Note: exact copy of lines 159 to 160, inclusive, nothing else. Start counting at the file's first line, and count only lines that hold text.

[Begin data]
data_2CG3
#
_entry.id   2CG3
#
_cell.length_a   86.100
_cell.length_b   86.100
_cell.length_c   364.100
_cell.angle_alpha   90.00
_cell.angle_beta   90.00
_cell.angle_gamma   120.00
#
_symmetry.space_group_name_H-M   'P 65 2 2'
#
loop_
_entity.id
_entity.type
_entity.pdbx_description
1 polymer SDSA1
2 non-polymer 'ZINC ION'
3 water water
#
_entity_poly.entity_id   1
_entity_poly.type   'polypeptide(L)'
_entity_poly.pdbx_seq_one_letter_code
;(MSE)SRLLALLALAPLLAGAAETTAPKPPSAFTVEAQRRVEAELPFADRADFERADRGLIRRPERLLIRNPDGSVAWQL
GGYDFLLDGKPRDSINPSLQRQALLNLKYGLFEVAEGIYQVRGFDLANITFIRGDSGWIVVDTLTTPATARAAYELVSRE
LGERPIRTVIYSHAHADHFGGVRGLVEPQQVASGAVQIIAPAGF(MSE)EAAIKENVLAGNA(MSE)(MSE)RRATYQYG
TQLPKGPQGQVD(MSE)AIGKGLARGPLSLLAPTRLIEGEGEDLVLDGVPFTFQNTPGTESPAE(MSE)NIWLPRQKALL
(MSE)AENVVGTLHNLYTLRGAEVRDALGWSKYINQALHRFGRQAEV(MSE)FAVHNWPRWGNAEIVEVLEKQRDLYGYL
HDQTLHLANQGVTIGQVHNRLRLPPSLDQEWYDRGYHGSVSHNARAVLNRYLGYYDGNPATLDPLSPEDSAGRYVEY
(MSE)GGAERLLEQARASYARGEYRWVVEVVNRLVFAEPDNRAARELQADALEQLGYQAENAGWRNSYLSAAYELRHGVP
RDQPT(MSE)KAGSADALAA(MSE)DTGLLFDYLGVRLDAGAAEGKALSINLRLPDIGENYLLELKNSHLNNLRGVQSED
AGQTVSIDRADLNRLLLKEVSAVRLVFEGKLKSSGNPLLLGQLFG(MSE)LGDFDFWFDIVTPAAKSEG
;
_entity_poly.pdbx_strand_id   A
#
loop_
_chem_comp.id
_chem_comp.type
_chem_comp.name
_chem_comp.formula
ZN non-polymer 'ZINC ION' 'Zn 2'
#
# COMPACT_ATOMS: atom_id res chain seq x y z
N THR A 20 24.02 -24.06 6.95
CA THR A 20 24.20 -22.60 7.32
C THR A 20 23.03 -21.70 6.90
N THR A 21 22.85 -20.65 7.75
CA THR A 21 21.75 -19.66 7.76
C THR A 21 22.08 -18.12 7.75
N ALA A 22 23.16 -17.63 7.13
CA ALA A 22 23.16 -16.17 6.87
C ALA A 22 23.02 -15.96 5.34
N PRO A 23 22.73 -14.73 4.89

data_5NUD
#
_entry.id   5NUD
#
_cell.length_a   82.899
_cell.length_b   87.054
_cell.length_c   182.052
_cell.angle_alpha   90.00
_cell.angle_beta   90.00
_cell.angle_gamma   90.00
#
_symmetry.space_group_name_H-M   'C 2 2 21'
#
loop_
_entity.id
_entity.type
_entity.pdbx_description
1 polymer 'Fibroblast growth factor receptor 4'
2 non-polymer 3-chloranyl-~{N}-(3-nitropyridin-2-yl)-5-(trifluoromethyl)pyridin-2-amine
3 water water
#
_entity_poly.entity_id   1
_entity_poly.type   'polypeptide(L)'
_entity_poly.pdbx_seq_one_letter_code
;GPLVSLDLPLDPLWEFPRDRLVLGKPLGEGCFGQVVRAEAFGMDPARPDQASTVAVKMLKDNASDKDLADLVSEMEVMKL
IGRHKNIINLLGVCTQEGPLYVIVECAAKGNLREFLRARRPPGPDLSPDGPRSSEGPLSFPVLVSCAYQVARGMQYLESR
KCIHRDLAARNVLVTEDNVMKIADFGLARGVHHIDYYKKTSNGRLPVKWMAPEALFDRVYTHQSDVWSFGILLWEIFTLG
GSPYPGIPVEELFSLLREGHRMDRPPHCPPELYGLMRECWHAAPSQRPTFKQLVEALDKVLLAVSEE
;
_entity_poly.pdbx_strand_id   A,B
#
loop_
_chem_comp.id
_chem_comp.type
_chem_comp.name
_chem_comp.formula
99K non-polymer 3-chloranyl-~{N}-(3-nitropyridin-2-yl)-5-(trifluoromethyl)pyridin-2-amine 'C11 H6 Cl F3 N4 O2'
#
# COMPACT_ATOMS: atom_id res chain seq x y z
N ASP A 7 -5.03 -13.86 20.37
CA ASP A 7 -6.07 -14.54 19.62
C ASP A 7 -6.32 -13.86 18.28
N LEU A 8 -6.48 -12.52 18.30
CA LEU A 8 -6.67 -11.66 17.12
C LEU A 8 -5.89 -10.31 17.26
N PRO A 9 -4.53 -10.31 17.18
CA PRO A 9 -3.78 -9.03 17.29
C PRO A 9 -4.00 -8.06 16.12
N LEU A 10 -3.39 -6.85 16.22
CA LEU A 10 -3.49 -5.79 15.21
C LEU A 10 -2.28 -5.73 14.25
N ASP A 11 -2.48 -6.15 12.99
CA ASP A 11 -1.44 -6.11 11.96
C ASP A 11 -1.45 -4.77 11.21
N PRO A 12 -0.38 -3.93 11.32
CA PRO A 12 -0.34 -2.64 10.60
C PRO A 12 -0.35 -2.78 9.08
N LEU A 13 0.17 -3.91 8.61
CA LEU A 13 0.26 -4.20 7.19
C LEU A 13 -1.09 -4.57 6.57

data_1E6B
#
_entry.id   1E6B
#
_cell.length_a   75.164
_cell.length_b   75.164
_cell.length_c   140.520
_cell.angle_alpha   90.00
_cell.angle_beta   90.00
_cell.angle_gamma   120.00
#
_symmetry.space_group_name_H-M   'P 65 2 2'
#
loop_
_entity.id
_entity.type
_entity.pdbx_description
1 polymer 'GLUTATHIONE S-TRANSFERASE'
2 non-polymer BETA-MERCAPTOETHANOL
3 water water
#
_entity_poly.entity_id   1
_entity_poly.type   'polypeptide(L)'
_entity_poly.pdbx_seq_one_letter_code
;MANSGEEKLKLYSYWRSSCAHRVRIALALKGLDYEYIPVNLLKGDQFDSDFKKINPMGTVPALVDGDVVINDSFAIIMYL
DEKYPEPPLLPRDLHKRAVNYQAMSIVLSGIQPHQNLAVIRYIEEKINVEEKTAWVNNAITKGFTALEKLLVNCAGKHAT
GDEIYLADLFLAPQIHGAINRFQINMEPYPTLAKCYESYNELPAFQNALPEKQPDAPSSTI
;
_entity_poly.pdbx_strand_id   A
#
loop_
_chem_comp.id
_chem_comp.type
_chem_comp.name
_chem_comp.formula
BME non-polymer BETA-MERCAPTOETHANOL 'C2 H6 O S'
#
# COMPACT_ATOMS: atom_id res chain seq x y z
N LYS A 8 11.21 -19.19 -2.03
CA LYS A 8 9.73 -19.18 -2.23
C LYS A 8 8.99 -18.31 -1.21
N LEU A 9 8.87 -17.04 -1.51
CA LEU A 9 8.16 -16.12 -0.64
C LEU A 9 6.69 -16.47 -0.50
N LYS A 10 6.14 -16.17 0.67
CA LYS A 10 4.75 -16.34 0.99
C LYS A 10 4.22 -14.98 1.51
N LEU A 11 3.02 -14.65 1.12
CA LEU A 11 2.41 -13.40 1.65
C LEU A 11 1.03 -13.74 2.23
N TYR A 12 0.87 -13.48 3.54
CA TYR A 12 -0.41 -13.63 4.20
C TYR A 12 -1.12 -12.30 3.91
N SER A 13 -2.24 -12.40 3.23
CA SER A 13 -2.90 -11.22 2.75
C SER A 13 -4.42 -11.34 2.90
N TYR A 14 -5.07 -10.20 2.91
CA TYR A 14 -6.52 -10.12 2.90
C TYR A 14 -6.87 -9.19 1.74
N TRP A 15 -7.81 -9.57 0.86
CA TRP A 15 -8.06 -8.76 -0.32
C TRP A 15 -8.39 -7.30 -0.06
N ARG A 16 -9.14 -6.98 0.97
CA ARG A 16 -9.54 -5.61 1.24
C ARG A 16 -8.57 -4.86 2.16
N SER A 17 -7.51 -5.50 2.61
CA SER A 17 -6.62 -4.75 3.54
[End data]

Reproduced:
N LYS A 10 6.14 -16.17 0.67
CA LYS A 10 4.75 -16.34 0.99